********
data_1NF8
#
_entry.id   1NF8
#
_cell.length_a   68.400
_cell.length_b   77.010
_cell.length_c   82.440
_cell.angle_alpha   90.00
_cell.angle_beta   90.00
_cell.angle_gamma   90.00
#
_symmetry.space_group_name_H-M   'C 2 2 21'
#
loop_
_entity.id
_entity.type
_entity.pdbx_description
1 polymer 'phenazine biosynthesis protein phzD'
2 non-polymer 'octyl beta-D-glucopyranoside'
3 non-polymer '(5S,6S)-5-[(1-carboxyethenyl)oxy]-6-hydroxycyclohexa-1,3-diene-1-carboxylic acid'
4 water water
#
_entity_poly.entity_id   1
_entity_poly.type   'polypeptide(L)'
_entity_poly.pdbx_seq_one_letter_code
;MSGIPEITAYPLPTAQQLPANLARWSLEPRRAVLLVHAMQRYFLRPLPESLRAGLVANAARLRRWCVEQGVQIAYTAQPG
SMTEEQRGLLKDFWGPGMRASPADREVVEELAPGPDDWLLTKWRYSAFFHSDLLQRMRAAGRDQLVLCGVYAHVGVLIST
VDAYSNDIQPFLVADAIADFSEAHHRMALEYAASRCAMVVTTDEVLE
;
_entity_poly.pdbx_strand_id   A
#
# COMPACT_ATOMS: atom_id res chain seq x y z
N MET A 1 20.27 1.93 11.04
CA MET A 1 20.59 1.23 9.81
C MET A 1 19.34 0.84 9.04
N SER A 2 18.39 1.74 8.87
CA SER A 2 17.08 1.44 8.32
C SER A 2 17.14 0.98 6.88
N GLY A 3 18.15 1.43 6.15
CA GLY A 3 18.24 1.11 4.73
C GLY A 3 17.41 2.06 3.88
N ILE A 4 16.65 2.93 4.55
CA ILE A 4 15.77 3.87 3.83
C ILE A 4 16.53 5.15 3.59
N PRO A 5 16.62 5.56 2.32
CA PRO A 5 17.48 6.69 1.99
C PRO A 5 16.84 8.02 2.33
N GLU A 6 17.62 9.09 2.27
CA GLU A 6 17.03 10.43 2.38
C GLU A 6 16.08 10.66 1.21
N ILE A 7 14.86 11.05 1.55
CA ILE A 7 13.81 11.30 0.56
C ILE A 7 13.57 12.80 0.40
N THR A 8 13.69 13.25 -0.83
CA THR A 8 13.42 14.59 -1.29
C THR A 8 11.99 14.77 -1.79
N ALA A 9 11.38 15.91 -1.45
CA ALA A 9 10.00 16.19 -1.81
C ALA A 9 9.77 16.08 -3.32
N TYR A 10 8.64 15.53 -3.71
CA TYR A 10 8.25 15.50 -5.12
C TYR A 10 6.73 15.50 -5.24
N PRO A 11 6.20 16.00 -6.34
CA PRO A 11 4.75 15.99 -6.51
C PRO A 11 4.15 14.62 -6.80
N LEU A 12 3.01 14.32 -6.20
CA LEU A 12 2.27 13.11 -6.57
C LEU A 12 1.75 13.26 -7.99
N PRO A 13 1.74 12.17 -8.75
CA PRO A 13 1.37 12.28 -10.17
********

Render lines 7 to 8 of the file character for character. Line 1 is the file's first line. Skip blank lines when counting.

_cell.length_c   82.440
_cell.angle_alpha   90.00